“There may be a great fire in our hearts, yet no one ever comes to warm himself at it, and the passers-by see only a wisp of smoke, outside the chimney and they go ahead.” Vincent Van Gogh.
A lot of people know and love the artistic career of the most famous Post-Impressionist exponent, from bright and shiny colors to love of nature in his paintings, but few look at his masterpieces considering the cruel and desolate life of survival of Vincent Van Gogh.
A man before the genius; an artist who never wanted to belong to any movement, but simply to paint his anguish and, while painting, to find peace. Over twenty years the brush of Vicent Van Gogh traveled from the bleak and rustic Holland to Paris where he met the sheen of Impressionism and the Japanese Paints, until Arlès in Provence, the cradle of some of his outstanding landscapes. After the tough cohabitation with Paul Gauguin and the following recovery in a mental hospital, he decided to move to Auvers-sur-Oise – a village that would inspire and lead him to paint a picture a day, between gardens, wheat fields and the vivid faces of some of its inhabitants, working as a background for the very last days of his life.
“Now, I just want to come back“ (on July 27, 1890, Van Gogh to Doctor Gachet after his attempted suicide)
The movie -Loving Vincent- is precisely the artist’s comeback, who, thanks to his painting, never left that world which he loved, but that made him hurt even more. A cinematic comeback in which Van Gogh’s masterpieces relive in every single movie’s screen-grab, by transmitting the emotions of those works belonging to his last days in Auvers-sur-Oise.
Loving Vincent, directed by Dorota Kobiela and Hugh Welchman, is defined as an ‘animation crime movie’. Behind the purity of colors typical of this young painter, the movie follows the enigmatic strand of “ Who did it?” exactly like a classical detective story, looking into the possible causes and ‘architects‘ of the genius’ death. In 1891, one year after Van Gogh’s death, Armand Roulin, son of an old postman and Vincent’s friend, was entrusted by his father to deliver to Theò Van Gogh, the beloved brother, a letter written by the painter before he passed away: that may have contained the real reasons for his untimely death.
Although to some the painter’s biography and consequently his death are well-known facts, the movie is able to immerse the audience into a pale storytelling, but rich in intrigue and curiosity and, together with the young Armand, the audience tries to unravel the mystery behind the passing of one of the most famous modern painters. It’s a mystery that expresses itself in the movie’s avant-garde animation, so as to make it unique and brand-new to the eyes of both typical viewers and the most devoted film-lovers.
A drama told through 60.000 paintings and the enormous work of a group of talented painters who, starting from 94 Van Gogh’s pictures, traced frame by frame every Take as if they wanted to paint a coloring book, but setting the magnificently reproduced style of Vincent Van Gogh. It’s like looking at one of his painting ‘on the move‘, bind together and immerse in another painting or landscapes. Looking at life like Van Gogh did, Loving Vincent is a dream come true; a dream of looking at “The Starry Night” (1889) coming alive and the people walking the streets at nighttime, the flight of ravens that moves ‘truly’ fluttering ears of grains (1890) and walking in the quiet “The Night Cafe”(1888).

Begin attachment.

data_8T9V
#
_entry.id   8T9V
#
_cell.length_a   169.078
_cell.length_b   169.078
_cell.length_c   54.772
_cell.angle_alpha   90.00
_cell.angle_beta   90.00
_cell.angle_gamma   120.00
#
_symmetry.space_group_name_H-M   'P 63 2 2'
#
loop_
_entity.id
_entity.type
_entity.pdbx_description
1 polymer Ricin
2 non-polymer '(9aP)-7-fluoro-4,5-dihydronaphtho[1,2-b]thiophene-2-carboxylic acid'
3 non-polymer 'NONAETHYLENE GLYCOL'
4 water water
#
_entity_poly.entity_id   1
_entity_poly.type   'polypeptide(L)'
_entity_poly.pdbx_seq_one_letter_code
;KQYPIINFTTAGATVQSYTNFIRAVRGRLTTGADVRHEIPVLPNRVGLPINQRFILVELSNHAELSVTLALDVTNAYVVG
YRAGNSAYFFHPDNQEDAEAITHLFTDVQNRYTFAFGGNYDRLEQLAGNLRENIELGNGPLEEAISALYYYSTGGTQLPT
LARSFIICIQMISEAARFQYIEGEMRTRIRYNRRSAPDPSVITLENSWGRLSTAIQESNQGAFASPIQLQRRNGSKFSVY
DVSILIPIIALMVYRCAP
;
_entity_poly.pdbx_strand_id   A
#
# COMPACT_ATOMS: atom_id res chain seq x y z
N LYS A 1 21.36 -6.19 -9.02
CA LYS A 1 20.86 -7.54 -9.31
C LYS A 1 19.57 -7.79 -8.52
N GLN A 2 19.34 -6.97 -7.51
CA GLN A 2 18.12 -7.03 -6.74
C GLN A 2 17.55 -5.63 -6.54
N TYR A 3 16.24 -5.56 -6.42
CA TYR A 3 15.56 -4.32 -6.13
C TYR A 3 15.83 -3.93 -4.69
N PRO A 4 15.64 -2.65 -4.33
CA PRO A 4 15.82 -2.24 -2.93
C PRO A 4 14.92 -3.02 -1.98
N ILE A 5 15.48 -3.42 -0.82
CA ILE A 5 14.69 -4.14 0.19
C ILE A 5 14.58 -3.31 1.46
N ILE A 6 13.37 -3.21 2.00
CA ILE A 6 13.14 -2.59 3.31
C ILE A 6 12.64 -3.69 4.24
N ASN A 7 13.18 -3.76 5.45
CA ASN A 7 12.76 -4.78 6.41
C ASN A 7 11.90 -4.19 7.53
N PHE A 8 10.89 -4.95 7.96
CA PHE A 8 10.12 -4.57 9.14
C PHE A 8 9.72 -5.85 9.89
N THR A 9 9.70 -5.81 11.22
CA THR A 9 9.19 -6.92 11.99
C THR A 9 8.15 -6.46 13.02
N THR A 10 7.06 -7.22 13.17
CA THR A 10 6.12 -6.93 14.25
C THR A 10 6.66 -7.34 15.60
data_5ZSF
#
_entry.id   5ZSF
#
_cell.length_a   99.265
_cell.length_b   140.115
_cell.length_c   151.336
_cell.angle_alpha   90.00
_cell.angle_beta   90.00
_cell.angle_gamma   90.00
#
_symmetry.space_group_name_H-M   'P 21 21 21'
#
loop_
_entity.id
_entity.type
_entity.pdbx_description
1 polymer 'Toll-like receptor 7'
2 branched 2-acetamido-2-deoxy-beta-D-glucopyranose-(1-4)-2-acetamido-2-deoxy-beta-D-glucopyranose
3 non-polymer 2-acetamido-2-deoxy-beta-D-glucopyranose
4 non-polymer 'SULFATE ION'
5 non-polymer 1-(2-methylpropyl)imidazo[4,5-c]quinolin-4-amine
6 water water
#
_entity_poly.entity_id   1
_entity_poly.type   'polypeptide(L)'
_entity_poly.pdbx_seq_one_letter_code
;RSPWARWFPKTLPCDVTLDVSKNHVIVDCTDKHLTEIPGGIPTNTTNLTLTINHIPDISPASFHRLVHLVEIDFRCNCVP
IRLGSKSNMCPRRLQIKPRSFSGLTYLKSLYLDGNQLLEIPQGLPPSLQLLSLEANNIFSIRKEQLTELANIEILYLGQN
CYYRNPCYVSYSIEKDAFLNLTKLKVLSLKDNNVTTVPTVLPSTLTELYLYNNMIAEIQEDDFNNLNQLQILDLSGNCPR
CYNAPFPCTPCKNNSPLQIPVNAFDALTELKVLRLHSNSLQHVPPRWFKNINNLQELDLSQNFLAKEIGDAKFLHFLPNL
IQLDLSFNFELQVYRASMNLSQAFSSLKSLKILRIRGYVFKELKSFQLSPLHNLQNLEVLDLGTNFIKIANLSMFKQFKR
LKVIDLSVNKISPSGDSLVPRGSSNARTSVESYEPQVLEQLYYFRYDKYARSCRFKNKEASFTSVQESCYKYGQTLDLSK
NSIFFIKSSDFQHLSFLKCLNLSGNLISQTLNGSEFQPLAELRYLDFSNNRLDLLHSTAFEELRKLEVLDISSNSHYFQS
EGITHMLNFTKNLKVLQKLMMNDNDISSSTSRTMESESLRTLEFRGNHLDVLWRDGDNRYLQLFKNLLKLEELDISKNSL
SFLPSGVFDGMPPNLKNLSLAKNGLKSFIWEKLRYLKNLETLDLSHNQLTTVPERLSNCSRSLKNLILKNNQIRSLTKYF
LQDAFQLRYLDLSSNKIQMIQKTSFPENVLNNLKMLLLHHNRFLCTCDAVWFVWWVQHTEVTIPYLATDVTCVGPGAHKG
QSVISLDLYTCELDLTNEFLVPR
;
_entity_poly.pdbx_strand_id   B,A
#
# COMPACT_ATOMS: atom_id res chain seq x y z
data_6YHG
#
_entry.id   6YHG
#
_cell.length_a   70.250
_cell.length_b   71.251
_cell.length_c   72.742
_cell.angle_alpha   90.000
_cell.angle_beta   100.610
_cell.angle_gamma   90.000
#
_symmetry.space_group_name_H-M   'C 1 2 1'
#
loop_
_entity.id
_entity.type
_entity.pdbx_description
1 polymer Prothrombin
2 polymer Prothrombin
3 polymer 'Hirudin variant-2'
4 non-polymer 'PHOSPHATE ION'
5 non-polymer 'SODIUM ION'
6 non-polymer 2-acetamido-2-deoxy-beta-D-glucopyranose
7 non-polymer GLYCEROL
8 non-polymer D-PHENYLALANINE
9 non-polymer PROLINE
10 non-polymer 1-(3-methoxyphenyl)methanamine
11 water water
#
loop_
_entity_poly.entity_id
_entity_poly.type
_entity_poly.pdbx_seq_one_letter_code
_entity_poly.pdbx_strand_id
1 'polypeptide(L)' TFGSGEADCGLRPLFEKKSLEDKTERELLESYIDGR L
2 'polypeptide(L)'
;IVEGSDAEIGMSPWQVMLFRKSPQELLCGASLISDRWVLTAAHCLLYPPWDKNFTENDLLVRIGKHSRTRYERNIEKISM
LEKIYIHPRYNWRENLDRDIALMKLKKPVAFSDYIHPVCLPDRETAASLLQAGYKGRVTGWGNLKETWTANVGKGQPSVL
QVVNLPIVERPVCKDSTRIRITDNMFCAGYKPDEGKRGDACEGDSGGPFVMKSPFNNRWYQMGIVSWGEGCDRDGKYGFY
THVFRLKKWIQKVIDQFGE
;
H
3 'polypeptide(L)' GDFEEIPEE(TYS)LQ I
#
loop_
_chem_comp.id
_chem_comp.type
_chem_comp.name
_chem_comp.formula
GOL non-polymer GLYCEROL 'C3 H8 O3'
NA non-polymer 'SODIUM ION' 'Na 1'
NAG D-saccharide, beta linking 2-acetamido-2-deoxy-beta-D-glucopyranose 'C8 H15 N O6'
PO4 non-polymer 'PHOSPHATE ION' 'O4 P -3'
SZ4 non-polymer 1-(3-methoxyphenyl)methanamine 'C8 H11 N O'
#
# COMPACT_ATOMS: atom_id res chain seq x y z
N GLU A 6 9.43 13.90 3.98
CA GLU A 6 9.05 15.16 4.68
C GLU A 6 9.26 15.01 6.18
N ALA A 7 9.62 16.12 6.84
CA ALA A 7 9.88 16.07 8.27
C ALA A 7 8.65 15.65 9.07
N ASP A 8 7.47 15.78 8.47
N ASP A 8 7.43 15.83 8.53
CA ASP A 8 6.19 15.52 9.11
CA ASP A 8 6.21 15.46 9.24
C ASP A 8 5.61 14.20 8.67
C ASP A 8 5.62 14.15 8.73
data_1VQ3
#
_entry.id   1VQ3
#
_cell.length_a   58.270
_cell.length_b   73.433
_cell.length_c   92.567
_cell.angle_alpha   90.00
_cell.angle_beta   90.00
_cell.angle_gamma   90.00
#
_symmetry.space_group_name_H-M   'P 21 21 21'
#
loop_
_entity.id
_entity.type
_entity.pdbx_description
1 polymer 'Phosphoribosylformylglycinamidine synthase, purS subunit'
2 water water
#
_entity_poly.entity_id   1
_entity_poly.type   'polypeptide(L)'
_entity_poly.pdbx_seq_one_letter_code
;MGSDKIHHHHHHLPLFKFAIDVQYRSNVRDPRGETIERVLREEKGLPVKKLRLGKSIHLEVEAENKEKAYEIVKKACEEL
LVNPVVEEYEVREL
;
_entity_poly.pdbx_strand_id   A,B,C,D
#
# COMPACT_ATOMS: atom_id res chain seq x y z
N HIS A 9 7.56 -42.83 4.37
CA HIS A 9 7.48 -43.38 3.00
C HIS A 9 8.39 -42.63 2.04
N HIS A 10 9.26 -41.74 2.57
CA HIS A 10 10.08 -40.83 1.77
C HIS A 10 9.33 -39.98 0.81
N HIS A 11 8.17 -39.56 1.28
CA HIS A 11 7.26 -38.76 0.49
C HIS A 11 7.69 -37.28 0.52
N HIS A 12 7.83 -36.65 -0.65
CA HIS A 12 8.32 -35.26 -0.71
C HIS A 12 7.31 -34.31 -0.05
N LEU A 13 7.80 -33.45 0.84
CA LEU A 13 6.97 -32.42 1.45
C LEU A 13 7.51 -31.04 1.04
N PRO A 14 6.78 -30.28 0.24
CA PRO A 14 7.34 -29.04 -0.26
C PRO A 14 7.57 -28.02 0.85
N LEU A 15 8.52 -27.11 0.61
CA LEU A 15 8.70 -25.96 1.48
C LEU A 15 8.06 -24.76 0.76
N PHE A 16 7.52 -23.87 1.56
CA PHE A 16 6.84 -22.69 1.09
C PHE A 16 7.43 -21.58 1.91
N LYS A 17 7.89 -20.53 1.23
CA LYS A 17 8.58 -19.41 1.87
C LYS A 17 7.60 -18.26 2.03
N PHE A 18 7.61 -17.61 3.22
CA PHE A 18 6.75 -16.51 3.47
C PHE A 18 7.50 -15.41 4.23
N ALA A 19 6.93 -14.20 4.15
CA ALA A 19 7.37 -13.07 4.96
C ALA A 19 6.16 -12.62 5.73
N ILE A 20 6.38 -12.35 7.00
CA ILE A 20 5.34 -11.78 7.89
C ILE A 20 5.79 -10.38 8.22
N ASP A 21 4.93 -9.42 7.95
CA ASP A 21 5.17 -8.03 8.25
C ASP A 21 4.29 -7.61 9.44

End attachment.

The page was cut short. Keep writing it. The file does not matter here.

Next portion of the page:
“But I prefer painting people’s eyes to cathedrals, for there is something in the eyes that is not in the cathedral, however solemn and imposing the latter may be“.
Besides the ability of the painters, that made the movie an authentic and veritable painting on a canvas, the huge project succeeded also on the cast, chosen to closely resemble the faces of those who were the real subjects of Van Gogh’s works and witnesses of that sad last part of his life.
Newcomers actors and actresses, not for nothing of theatrical formation, such as the fresh Saoirse Ronan (Lady Bird, The Lovely Bones) and Jerome Flynn, the mercenary Bronn from Game of Thrones, who besides his appreciable performance, has a remarkable and particular gestural expressiveness that makes him so alike to Doctor Gachet, Van Gogh’s therapist and his trusty confident during the painter’s Auvers-sur-Oise’s permanence. It’s this so detailed reproduction, or better, ‘transformation‘ of these Hollywood star’s faces into the subjects of some of Van Gogh’s painting that gives even more intensity to the film, that has been nominated at the Golden Globes in the Best Motion Picture (Animated) category.
“I can’t change the fact that my paintings don’t sell. But the time will come when people will recognize that they are worth more than the value of the paints used in the picture.” A movie started out in life as simple short-documentary that moves by alternating moments of the genius’ life, seen it in kind of flashbacks, with the fictional pursuit of truth carried out by the young Armand and through some of the characters close to Van Gogh.
Vincent, a man who wished only to be loved and to love with the same passion he painted every day his masterpieces. His escape from the ever-present “don’ts of life, from prejudices of a brutish population who knew nothing about his prodigy, but as many, even today, couldn’t get over the image of a troubled guy, crazy enough to cut off his ear. Loving Vincent fights the prejudice, honors the man before the artist; a man who chased desperately the happiness and normality that he so badly wanted.